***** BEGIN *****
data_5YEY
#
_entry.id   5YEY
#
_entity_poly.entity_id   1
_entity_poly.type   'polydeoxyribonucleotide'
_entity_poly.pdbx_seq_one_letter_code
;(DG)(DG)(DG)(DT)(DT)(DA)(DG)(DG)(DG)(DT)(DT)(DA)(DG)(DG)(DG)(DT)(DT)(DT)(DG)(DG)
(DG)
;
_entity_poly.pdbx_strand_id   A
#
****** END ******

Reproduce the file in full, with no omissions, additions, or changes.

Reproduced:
data_5YEY
#
_entry.id   5YEY
#
_entity_poly.entity_id   1
_entity_poly.type   'polydeoxyribonucleotide'
_entity_poly.pdbx_seq_one_letter_code
;(DG)(DG)(DG)(DT)(DT)(DA)(DG)(DG)(DG)(DT)(DT)(DA)(DG)(DG)(DG)(DT)(DT)(DT)(DG)(DG)
(DG)
;
_entity_poly.pdbx_strand_id   A
#